The regensburg protocol for spinal metastases

Protocolo de regensburg para metástasis de columna

Protocolo de regensburg para metástases da coluna

José Manuel Pérez Atanasio Carsten Neumann Michael Nerlich About the authors

Abstracts

Metastases to the vertebrae are a common problem in the practice of a spine surgeon. Therapeutic intervention can alleviate pain, preserve or improve neurologic function, achieve mechanical stability, optimize local tumor control, and improve quality of life. Treatment options available for metastatic spine tumors include radiation therapy, chemotherapy and surgery. This article is focused on the decision making for spine surgeons and shows the protocol to treat spinal metastases at the University Hospital of Regensburg, Germany.

Protocol; Spinal neoplasms; Neoplasm metastasis


Las metástasis en las vértebras son un problema común en la práctica de un cirujano de columna. La intervención terapéutica puede aliviar el dolor, mantener o mejorar la función neurológica, lograr la estabilidad mecánica, optimizar el control local del tumor y mejorar la calidad de vida. Las opciones de tratamiento para los tumores de la columna vertebral metastáticos son la radioterapia, la quimioterapia y la cirugía. Este artículo se centra en la toma de decisiones para los cirujanos de columna y muestra el protocolo de manejo de las metástasis vertebrales en el Hospital Universitario de Regensburg, Alemania.

Protocolo; Neoplasias de la columna vertebral; Metástasis de la neoplasia


As metástases nas vértebras são um problema comum na prática do cirurgião de coluna. A intervenção terapêutica pode aliviar a dor, preservar ou melhorar a função neurológica, obter a estabilidade mecânica, otimizar o controle local do tumor e melhorar a qualidade de vida. As opções de tratamento disponíveis para os tumores metastáticos da coluna vertebral incluem radioterapia, quimioterapia e cirurgia. O foco deste artigo é a tomada de decisão para cirurgiões de coluna, e mostra o protocolo de tratamento de metástases da coluna vertebral no Hospital Universitário de Regensburg, Alemanha.

Protocolo; Neoplasias da coluna vertebral; Metástase neoplásica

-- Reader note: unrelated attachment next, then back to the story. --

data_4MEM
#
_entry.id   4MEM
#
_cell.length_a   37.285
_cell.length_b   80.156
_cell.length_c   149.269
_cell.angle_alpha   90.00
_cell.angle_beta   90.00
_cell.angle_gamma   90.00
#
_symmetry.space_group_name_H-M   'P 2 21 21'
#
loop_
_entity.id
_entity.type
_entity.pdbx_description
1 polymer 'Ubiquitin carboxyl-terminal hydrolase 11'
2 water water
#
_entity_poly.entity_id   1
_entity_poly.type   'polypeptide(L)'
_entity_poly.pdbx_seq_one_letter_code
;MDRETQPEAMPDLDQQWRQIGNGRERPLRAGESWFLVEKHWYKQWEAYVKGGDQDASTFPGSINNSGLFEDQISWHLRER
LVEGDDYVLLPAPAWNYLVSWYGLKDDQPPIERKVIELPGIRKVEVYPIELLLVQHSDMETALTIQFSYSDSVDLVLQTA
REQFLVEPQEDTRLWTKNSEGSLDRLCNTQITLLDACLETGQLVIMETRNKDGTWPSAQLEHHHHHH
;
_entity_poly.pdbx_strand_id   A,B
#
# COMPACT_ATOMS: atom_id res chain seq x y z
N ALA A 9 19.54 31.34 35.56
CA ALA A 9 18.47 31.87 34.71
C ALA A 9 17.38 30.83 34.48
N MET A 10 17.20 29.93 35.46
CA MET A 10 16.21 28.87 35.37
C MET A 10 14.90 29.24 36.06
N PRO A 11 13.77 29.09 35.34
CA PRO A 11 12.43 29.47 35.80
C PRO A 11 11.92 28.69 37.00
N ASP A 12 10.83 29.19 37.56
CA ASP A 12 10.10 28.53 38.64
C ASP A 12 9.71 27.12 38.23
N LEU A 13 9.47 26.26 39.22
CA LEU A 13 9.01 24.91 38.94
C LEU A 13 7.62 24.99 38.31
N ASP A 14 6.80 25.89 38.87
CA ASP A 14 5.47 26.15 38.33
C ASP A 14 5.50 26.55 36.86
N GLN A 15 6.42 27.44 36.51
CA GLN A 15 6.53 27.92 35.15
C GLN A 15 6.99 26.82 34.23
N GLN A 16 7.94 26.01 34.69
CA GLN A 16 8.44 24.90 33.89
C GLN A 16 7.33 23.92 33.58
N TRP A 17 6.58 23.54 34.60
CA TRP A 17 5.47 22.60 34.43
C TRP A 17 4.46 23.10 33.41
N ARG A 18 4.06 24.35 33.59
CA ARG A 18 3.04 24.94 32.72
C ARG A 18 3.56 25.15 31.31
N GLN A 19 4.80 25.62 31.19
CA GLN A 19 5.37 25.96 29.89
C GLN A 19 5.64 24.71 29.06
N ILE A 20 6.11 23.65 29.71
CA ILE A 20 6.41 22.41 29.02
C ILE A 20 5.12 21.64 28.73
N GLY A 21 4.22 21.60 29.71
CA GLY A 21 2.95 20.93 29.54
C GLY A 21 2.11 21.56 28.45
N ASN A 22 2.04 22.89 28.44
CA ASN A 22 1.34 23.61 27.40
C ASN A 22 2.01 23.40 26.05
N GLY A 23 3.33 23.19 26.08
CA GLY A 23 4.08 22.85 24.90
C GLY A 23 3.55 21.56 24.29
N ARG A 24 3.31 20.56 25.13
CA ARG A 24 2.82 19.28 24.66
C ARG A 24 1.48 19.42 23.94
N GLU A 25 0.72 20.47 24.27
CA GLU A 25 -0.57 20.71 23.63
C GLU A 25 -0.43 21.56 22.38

REVIEW ARTICLE ARTIGO DE REVISÃO ARTÍCULO DE REVISIÓN

The regensburg protocol for spinal metastases

Protocolo de regensburg para metástases da coluna

Protocolo de regensburg para metástasis de columna

José Manuel Pérez AtanasioI; Carsten NeumannII; Michael NerlichII

IDepartment of Emergency, General Hospital Number 68 National Mexican Institute for Social security (IMSS), State of Mexico, Mexico

IIDepartment of Trauma and Orthopaedic Surgery, Regensburg University Medical Center, Germany

Correspondence

ABSTRACT

Metastases to the vertebrae are a common problem in the practice of a spine surgeon. Therapeutic intervention can alleviate pain, preserve or improve neurologic function, achieve mechanical stability, optimize local tumor control, and improve quality of life. Treatment options available for metastatic spine tumors include radiation therapy, chemotherapy and surgery. This article is focused on the decision making for spine surgeons and shows the protocol to treat spinal metastases at the University Hospital of Regensburg, Germany.

Keywords: Protocol; Spinal neoplasms; Neoplasm metastasis.

RESUMO

As metástases nas vértebras são um problema comum na prática do cirurgião de coluna. A intervenção terapêutica pode aliviar a dor, preservar ou melhorar a função neurológica, obter a estabilidade mecânica, otimizar o controle local do tumor e melhorar a qualidade de vida. As opções de tratamento disponíveis para os tumores metastáticos da coluna vertebral incluem radioterapia, quimioterapia e cirurgia. O foco deste artigo é a tomada de decisão para cirurgiões de coluna, e mostra o protocolo de tratamento de metástases da coluna vertebral no Hospital Universitário de Regensburg, Alemanha.

Descritores: Protocolo; Neoplasias da coluna vertebral; Metástase neoplásica.

RESUMEN

Las metástasis en las vértebras son un problema común en la práctica de un cirujano de columna. La intervención terapéutica puede aliviar el dolor, mantener o mejorar la función neurológica, lograr la estabilidad mecánica, optimizar el control local del tumor y mejorar la calidad de vida. Las opciones de tratamiento para los tumores de la columna vertebral metastáticos son la radioterapia, la quimioterapia y la cirugía. Este artículo se centra en la toma de decisiones para los cirujanos de columna y muestra el protocolo de manejo de las metástasis vertebrales en el Hospital Universitario de Regensburg, Alemania.